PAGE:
The Multnomah County Board of Commissioners on Thursday, Nov. 17, accepted a recommendation to rename the Sauvie Island Bridge.
“As white settlers forcibly stole the land and the waterways, they used the languages and names of their choices to reflect the story that they wanted to tell,” said Chair Deborah Kafoury. “But today, here in Multnomah County, we find ourselves with a historic opportunity to support Indigenous efforts to heal, to reflect the truth of the land, and to reclaim both narrative and physical space for those who have always been here.”
The unanimously adopted resolution sets in motion the process to rename the Sauvie Island Bridge to honor the communities whose traditional home includes the island. The bridge is currently named after a European dairy farmer who, according to the resolution, “capitalized on the loss of Indigenous life.”
The recommendation to rename the bridge was originally proposed in a letter from the Advisory Committee on Sustainability and Innovation (ACSI). Established under the Multnomah County Office of Sustainability, ACSI is composed of community members who have a range of expertise on sustainability-related issues that affect the community, environment and the economy. ACSI provides the Board of Commissioners an annual letter with recommendations to Multnomah County on such issues affecting the community.
Weetska Ilp Ilp, meaning Red Spike Elk, and whose English name is Lukas Angus, is a member of the Nez Perce tribe and serves on ACSI. He shared with the Board that renaming the bridge “is one small thing, but it is a big perspective change,” adding that the change is overdue.
Multnomah County’s Director of Sustainability, John Wasiutynski, credited Sustainability Coordinator Knowledge Murphy for leading the effort to diversify the voices on the committee and helping to “think about how we repair past harms in order to move the community forward towards a future that is just for everyone.”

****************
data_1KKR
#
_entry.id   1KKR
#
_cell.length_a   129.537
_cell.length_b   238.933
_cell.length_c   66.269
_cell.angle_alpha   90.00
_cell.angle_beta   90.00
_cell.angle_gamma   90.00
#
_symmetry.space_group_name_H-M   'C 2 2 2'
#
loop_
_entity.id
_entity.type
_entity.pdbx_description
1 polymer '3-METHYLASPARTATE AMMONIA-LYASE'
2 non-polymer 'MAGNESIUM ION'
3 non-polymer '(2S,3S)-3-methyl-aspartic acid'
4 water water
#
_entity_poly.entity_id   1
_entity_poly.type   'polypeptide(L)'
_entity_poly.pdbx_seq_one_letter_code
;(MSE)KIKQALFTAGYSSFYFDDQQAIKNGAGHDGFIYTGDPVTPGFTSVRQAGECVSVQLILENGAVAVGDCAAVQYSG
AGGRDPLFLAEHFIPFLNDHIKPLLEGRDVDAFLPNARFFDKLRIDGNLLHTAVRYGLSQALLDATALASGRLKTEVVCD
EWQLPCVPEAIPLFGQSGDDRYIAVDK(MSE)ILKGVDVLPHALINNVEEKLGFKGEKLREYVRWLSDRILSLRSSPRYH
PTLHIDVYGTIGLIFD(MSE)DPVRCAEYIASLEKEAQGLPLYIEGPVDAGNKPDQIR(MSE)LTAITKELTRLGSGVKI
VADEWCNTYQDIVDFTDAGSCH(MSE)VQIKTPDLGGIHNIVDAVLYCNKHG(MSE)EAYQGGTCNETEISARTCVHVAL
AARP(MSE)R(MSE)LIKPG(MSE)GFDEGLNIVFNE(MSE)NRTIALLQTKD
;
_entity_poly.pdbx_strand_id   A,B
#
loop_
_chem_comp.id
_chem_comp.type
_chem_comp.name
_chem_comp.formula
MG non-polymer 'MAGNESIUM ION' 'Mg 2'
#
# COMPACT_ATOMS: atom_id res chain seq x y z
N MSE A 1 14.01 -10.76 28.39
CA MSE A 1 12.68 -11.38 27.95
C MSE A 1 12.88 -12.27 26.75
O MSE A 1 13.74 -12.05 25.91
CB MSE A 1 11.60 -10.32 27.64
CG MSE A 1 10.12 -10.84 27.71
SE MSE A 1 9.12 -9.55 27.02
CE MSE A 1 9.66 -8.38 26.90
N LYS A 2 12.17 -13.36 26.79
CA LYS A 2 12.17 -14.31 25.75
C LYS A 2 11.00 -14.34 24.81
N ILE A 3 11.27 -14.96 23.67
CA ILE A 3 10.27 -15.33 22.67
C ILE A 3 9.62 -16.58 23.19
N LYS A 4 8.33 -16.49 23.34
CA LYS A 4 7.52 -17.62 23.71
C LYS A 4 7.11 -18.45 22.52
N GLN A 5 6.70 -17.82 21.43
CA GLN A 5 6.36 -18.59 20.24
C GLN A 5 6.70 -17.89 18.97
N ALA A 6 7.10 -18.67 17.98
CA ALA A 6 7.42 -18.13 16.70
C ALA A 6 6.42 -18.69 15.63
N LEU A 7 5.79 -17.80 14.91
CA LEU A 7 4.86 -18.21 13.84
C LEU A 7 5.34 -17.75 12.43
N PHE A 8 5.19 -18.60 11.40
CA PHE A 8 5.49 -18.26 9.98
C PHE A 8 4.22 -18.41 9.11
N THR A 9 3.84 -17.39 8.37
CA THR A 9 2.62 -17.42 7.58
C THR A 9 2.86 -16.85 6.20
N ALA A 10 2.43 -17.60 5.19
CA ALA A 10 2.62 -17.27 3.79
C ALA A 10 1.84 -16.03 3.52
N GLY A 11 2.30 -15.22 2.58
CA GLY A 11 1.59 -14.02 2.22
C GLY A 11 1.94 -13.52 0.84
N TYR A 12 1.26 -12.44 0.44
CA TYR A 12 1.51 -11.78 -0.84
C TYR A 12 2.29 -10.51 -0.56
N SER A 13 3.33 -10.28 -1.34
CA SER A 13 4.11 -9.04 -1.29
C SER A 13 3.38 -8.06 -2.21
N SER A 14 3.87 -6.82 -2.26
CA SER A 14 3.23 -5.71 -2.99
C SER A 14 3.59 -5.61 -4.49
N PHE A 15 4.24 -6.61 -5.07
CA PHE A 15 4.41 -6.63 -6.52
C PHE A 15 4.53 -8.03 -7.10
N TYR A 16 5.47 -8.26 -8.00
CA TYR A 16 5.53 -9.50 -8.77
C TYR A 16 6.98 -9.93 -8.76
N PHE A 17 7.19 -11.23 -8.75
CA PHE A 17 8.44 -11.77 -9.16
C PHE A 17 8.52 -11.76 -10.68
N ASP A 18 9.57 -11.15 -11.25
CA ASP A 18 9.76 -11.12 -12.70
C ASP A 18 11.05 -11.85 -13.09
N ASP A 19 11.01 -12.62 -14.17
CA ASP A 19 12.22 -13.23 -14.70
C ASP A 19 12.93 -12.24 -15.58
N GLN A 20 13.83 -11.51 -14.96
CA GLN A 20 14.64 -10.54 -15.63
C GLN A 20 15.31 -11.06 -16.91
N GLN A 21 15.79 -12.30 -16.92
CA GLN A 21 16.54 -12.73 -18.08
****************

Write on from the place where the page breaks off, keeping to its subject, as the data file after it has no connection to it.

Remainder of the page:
ACSI Vice-chair Amanda Zuniga said the committee's subject matter experts range from those who have technical expertise, to those who demonstrate passion, life experience and leadership on matters of sustainability. The committee’s recommendation to rename the bridge came from ACSI’s Food and Water Subcommittee, which in the letter “called for the decolonization of waterways and food sources.”
“This is why we’re here today,” said Zuniga.
The renaming of the Sauvie Island Bridge will honor and bring awareness to the Island’s Native American history, communities, culture and land, she continued.
The resolution acknowledges that Sauvie Island was a home to the Chinook people, where more than 2,000 Indigenous people and 15 villages found safety and sustainability until colonization. White settlers arrived with “violence, illness, and a capitalist mindset” and began remapping and renaming Indigenous land.
The resolution goes beyond accepting the recommendation; it also appoints the Tribal Affairs Advisor, a brand new position in the County’s Office of Government Relations, to establish a process to rename the bridge. Chair Kafoury announced during her remarks that Anna Marie Allen was recently selected to fill the role.
Allen, a member of the Shoshone-Bannock Tribe from the Fort Hall Reservation, will work with the community, Sauvie Island residents, community-based organizations and Tribal communities to identify culturally significant name options for the bridge.
Commissioner Sharon Meieran said the Board’s acceptance of the resolutions is a tangible action that will honor and celebrate the Indigenous people of the land, past and present, “and bring greater visibility and attention to them and their connection to the lands.”
Commissioner Jessica Vega Pederson said the renaming of the bridge would be an opportunity to “acknowledge the history and the participation of culture that has been ignored and purposefully shut down,” and looked forward to the renaming of the bridge.
“We get to talk about racial injustices, the colonization,” said Commissioner Lori Stegmann, “but moreover, we get to do something about it.”
Commissioner Stegmann also thanked the community for “making sure that Multnomah County is founded on the principles that we say we are and for really living that truth.”
Chair Kafoury thanked ACSI for bringing forward a recommendation that is implementable, and looked forward to the final stage of renaming the bridge.
“Indigenous place names are really powerful vehicles for narrating history and for inscribing our landscape with meaning,” she said. “When we as a community can come up with a new name, the right name, it will provide critical awareness of Indigenous history and culture by recognizing the connection between language and land while honoring the people that have always been there.”